• NIMH genetics initiative millennium schizophrenia consortium: Linkage analysis of African-American pedigrees

      Kaufmann, Charles A.; Suarez, Brian; Malaspina, Dolores; Pepple, John; Svrakic, Dragan; Markel, Paul D.; Meyer, Joanne; Zambuto, Christopher T.; Schmitt, Karin; Matise, Tara Cox; et al. (Wiley, 1998-07-10)
      The NIMH Genetics Initiative is a multi-site collaborative study designed to create a national resource for genetic studies of complex neuropsychiatric disorders. Schizophrenia pedigrees have been collected at three sites: Washington University, Columbia University, and Harvard University. This article—one in a series that describes the results of a genome-wide scan with 459 short-tandem repeat (STR) markers for susceptibility loci in the NIMH Genetics Initiative schizophrenia sample—presents results for African-American pedigrees. The African-American sample comprises 30 nuclear families and 98 subjects. Seventy-nine of the family members were considered affected by virtue of having received a DSMIII-R diagnosis of schizophrenia (n = 71) or schizoaffective disorder, depressed (n = 8). The families contained a total of 42 independent sib pairs. While no region demonstrated evidence of significant linkage using the criteria suggested by Lander and Kruglyak, several regions, including chromosomes 6q16-6q24, 8pter-8q12, 9q32-9q34, and 15p13-15q12, showed evidence consistent with linkage (P = 0.01–0.05), providing independent support of findings reported in other studies. Moreover, the fact that different genetic loci were identified in this and in the European-American samples, lends credence to the notion that these genetic differences together with differences in environmental exposures may contribute to the reported differences in disease prevalence, severity, comorbidity, and course that has been observed in different racial groups in the United States and elsewhere. Am. J. Med. Genet. (Neuropsychiatr. Genet.) 81:282–289, 1998. © 1998 Wiley-Liss, Inc.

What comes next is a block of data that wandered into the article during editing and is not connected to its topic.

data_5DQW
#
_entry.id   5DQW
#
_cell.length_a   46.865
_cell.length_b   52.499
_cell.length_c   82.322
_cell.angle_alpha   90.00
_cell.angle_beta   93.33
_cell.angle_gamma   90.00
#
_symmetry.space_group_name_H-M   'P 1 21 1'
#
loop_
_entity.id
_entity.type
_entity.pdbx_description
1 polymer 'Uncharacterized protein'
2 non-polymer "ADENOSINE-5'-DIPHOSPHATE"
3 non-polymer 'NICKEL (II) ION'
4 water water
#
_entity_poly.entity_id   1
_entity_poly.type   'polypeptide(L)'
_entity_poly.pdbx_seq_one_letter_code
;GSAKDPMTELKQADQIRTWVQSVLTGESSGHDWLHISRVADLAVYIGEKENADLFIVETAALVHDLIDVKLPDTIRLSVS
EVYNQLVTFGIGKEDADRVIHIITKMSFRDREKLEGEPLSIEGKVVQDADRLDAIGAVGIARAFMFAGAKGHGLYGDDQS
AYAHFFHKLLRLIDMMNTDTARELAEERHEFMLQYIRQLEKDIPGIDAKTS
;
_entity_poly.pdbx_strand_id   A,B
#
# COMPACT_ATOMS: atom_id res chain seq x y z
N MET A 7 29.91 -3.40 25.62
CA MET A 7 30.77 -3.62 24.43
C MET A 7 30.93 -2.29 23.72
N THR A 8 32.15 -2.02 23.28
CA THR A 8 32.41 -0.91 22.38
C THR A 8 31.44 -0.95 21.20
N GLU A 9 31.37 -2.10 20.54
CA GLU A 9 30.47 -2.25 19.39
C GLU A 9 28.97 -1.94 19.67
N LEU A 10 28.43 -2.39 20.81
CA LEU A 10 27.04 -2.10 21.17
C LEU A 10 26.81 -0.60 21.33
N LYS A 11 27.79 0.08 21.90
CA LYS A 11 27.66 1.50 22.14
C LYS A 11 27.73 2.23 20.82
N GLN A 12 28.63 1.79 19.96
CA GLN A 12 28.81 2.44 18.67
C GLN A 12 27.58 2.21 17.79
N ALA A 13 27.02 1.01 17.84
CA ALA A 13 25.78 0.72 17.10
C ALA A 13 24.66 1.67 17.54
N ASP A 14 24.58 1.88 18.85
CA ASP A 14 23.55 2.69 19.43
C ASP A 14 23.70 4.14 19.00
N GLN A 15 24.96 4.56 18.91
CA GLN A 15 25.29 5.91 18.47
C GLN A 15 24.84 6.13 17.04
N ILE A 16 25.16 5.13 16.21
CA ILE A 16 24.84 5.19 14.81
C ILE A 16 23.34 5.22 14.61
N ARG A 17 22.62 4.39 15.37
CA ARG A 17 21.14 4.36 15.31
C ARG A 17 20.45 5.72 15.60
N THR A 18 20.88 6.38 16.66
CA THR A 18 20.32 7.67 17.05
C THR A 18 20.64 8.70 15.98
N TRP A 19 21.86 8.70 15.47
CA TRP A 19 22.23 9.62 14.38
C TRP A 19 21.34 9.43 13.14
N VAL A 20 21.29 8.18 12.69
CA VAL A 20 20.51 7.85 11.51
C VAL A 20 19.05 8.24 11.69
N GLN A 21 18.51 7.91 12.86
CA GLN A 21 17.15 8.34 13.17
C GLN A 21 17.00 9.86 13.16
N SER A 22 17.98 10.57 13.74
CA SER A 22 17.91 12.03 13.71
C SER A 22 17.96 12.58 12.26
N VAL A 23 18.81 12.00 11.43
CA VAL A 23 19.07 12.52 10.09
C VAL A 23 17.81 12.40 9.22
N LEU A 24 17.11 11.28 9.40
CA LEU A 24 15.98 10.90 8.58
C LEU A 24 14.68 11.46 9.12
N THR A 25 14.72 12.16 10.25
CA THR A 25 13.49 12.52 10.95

• Traumatic Brain Injury and Schizophrenia in Members of Schizophrenia and Bipolar Disorder Pedigrees

      Malaspina, Dolores; Goetz, Raymond R.; Friedman, Jill Harkavy; Kaufmann, Charles A.; Faraone, Stephen V.; Tsuang, Ming; Cloninger, C. Robert; Nurnberger, John I.; Blehar, Mary C. (American Psychiatric Association Publishing, 2001-03)
      Objective: Schizophrenia following a traumatic brain injury could be a phenocopy of genetic schizophrenia or the consequence of a gene-environment interaction. Alternatively, traumatic brain injury and schizophrenia could be spuriously associated if those who are predisposed to develop schizophrenia have greater amounts of trauma for other reasons. The authors investigated the relationship between traumatic brain injury and psychiatric diagnoses in a large group of subjects from families with at least two biologically related first-degree relatives with schizophrenia, schizoaffective disorder, or bipolar disorder. Method: The Diagnostic Interview for Genetic Studies was used to determine history of traumatic brain injury and diagnosis for 1,275 members of multiplex bipolar disorder pedigrees and 565 members of multiplex schizophrenia pedigrees. Results: Rates of traumatic brain injury were significantly higher for those with a diagnosis of schizophrenia, bipolar disorder, and depression than for those with no mental illness. However, multivariate analysis of within-pedigree data showed that mental illness was related to traumatic brain injury only in the schizophrenia pedigrees. Independent of diagnoses, family members of those with schizophrenia were more likely to have had traumatic brain injury than were members of the bipolar disorder pedigrees. The members of the schizophrenia pedigrees also failed to show the gender difference for traumatic brain injury (more common in men than in women) that was expected and was present in the bipolar disorder pedigrees. Subjects with a schizophrenia diagnosis who were members of the bipolar disorder pedigrees (and thus had less genetic vulnerability to schizophrenia) were less likely to have had traumatic brain injury (4.5%) than were subjects with schizophrenia who were members of the schizophrenia pedigrees (and who had greater genetic vulnerability to schizophrenia) (19.6%). Conclusions: Members of the schizophrenia pedigrees, even those without a schizophrenia diagnosis, had greater exposure to traumatic brain injury compared to members of the bipolar disorder pedigrees. Within the schizophrenia pedigrees, traumatic brain injury was associated with a greater risk of schizophrenia, consistent with synergistic effects between genetic vulnerability for schizophrenia and traumatic brain injury. Posttraumatic-braininjury schizophrenia in multiplex schizophrenia pedigrees does not appear to be a phenocopy of the genetic disorder.